Any exemption for educators who have COVID-19 in their households is at odds with two of the objectives of the framework to “Protect vulnerable children and staff at higher risk of severe disease within ECEC and schools, including those with disability or severe chronic health conditions” and “Minimise broader community transmission and keep it within the capacity of the health system.”
The framework and the announcements about states’ and territories’ operational plans also highlight the ambivalence of both levels of government regarding early childhood education and care and its place in the community. Our sector is told that we are essential, but the government remains silent when it comes to finding funding for free RAT tests for surveillance testing of children aged 3-5. Perhaps more troublingly, they remain silent when it comes to viability support for services who are enduring partial and full closures as positive cases arise with the income loss this presents.
At the coalface – what the framework and the operational plans mean for education and care services
We are hearing from members about how positive cases are impacting their services. Testing and isolating if individual educators assess themselves as high risk due to exposure to a positive case is recommended, not mandatory.
This means that educators who had assessed themselves as at a high risk of contracting COVID-19 after being exposed to a case would need to:
- access their own annual leave,
- access sick or carer’s leave if they or someone they care for is unwell,
- take unpaid pandemic leave, or;
- if experiencing severe financial hardship, access the Commonwealth Pandemic Leave Disaster Payment.
These rules create a financial incentive for educators to assess themselves as moderate risk and keep working, but many educators will have a concern for the children they educate and care for at work, or vulnerable family members, and prefer to isolate despite the hit to their bank balances – which in turn creates challenges for service directors to manage workforce shortages while trying to stay open.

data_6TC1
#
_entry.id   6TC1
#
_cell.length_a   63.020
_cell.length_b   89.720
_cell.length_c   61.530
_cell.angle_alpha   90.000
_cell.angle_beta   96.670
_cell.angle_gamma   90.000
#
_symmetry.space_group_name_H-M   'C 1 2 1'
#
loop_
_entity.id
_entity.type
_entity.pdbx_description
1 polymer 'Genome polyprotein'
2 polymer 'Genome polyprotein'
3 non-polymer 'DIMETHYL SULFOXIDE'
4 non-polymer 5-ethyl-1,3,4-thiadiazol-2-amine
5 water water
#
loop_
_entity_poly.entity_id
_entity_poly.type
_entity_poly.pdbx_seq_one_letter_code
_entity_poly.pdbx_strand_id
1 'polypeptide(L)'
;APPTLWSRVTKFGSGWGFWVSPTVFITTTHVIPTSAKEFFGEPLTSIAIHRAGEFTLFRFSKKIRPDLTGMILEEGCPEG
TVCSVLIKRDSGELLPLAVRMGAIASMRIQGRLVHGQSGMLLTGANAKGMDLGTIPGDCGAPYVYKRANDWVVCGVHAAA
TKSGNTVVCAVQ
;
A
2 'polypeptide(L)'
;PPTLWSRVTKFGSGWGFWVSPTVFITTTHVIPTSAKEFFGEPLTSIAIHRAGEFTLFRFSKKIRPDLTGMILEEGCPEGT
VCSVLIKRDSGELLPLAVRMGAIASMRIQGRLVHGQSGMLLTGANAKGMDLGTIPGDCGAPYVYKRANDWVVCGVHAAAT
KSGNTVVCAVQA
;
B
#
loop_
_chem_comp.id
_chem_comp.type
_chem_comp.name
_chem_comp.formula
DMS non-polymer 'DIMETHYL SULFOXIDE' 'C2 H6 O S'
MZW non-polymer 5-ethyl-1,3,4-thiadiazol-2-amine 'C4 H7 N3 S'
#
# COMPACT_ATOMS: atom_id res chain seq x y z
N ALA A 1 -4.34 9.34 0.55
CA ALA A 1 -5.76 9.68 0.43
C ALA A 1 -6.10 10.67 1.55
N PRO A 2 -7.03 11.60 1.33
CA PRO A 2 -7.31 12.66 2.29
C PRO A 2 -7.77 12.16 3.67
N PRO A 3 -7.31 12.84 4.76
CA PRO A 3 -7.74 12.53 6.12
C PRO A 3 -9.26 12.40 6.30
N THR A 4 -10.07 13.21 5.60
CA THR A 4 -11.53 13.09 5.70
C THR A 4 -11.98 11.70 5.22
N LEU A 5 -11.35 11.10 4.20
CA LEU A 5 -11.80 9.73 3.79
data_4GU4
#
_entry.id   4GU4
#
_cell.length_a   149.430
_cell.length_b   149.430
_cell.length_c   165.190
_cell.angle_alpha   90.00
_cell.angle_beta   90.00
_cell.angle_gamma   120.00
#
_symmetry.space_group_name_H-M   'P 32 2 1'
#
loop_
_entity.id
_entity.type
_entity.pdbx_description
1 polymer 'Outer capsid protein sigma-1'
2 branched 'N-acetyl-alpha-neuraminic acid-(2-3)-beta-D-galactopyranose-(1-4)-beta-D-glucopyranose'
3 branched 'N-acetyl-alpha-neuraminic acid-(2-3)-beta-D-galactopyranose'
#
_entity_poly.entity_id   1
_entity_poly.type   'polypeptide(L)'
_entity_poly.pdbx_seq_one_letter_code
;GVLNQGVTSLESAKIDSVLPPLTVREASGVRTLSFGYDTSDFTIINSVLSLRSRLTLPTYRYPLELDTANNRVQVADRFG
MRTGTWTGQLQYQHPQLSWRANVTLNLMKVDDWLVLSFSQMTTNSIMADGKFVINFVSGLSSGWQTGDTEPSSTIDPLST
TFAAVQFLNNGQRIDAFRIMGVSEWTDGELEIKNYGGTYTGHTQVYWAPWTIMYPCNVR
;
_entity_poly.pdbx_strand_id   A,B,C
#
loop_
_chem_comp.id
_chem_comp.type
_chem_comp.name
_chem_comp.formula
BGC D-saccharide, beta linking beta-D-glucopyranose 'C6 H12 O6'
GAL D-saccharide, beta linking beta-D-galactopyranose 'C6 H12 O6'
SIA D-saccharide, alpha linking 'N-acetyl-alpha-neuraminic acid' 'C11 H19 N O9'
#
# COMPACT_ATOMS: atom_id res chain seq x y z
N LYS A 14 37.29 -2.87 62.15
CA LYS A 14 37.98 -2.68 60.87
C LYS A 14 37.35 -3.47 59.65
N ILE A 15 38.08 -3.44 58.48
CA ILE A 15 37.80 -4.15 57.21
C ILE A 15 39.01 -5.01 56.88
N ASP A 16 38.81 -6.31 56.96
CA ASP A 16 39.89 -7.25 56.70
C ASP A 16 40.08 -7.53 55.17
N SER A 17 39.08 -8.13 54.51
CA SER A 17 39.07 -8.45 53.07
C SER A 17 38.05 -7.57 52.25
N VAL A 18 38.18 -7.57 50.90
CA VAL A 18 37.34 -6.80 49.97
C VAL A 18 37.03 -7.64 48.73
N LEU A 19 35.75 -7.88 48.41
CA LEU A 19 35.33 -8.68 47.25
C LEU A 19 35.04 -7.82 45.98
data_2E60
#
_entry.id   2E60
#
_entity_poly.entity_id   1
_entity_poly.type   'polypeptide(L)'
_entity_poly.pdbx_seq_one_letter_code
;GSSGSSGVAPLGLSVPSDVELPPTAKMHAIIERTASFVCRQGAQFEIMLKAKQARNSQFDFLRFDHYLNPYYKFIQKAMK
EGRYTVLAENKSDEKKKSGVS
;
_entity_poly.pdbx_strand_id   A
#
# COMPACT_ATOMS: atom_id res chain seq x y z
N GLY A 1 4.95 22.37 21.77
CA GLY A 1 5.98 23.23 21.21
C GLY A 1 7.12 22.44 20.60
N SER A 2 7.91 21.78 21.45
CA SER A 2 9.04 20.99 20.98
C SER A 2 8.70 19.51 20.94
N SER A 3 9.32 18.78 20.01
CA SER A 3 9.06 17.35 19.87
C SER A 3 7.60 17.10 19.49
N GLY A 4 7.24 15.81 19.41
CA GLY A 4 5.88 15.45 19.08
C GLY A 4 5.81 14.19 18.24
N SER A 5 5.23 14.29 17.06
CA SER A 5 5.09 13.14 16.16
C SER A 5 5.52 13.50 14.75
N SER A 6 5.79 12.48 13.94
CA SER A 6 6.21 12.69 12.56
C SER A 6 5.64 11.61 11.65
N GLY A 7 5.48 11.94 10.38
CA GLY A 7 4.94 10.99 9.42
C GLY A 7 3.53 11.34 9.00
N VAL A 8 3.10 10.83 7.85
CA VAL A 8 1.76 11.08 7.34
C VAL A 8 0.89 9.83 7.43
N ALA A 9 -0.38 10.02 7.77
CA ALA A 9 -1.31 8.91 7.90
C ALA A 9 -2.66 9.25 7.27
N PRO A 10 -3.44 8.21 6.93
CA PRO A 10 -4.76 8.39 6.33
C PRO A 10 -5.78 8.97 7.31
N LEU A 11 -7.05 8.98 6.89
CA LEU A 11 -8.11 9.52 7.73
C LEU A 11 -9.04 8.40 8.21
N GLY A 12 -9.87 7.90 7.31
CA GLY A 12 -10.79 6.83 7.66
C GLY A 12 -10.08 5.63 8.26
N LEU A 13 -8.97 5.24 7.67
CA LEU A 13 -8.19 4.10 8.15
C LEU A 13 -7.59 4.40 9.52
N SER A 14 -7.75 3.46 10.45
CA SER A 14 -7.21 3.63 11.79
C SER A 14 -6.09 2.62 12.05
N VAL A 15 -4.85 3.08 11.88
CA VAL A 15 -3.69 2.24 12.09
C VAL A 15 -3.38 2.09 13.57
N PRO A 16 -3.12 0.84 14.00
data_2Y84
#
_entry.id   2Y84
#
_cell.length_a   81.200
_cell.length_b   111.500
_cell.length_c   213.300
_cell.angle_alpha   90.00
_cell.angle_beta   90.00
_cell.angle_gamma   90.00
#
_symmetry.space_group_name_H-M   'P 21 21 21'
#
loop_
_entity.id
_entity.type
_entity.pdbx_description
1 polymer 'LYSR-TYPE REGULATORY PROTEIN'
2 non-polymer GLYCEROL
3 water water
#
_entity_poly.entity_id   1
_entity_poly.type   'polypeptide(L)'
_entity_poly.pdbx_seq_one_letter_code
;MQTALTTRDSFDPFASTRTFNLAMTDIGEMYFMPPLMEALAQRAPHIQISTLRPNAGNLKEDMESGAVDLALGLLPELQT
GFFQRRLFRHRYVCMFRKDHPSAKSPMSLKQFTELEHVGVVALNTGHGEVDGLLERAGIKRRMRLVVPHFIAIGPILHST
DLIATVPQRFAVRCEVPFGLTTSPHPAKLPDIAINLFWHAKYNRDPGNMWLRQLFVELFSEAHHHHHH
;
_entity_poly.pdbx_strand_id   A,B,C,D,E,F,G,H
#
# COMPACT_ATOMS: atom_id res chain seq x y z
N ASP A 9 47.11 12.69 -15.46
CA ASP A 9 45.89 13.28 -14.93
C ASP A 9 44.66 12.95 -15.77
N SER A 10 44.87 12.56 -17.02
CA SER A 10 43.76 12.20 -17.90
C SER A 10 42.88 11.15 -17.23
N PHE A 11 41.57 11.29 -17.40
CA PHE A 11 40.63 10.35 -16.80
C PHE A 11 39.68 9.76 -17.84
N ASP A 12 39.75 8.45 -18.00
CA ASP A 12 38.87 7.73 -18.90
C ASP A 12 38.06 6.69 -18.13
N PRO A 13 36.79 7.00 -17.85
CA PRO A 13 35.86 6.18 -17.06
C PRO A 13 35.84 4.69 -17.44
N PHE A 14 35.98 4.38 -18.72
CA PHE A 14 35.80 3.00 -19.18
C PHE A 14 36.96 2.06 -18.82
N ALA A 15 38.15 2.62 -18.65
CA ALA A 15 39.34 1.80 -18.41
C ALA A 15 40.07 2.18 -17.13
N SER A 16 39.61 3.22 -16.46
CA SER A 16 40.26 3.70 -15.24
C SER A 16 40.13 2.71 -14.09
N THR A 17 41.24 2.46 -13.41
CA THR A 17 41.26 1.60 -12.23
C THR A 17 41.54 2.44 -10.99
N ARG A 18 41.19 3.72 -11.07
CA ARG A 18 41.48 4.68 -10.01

CCS funded services are able to waive the gap fee for children who have tested positive to COVID-19 or where the service has been directed to close or partially close by a state regulatory body because educator to child ratios cannot be met. This provides funding support for both families and the service. However, the Commonwealth states that services are encouraged to explore all options to stay open and to provide evidence that they have done this.
A guarantee for children to access early childhood education and care – and an assurance for the ECEC sector?
The Mitchell Institute in October 2021 released a report, “COVID-19 and early childhood education and care” which pointed to the precarious funding arrangements for early childhood education and care, particularly CCS funded services where daily attendances directly impact income2. Viability for services and job security for teachers has not been anywhere near as insecure for schools because funding of schools is entrenched – an entitlement for all Australian children to a free education arose in around the 1840s due to a recognition among the governing elite of the value education plays both in building the economic prosperity of a nation and in ensuring an informed and functional democracy3.
The pandemic has helped sharpen policy maker’s awareness of the importance of the sector for children, families and the economy.
Perhaps one of the most important statements in the Framework is this:
Children are entitled to an education. ECEC and schools are essential and should remain open wherever possible to maximise their wide-ranging benefits for children, the community and the economy.
The implication of this statement is that if Governments believe early childhood education and care is essential and that children are entitled to access it, they should ensure such services are funded appropriately – in order to get through the immediate challenges of reduced or uncertain attendances, frequent closures or partial closures, and over the longer term. Integral to the successful operation of early education services is a healthy workforce who are not subjected to rolling illness due to insufficient testing regimes.
Find out more about CELA's advocacy:
Advocacy on the agenda
1 National Framework for managing COVID-19 in Schools and Early Childhood Education and Care, January 2022
2 De Courten, M., Hurley, P., Broerse, J., Hildebrandt, M., Matthews, H., Pennicuik, S., (2021). COVID-19 and early childhood, education and care. Mitchell Institute, Victoria University. Page 21 https://www.vu.edu.au/sites/default/files/covid19-and-early-childhood-education-and-care.pdf
3 Craig Campbell and Helen Proctor, (2014) “A History of Australian Schooling” Allen & Unwin
4 Centre for Policy Development, (2021) “Starting Better: a Guarantee for Young Children and Families”, https://cpd.org.au/2021/11/starting-better-centre-for-policy-development/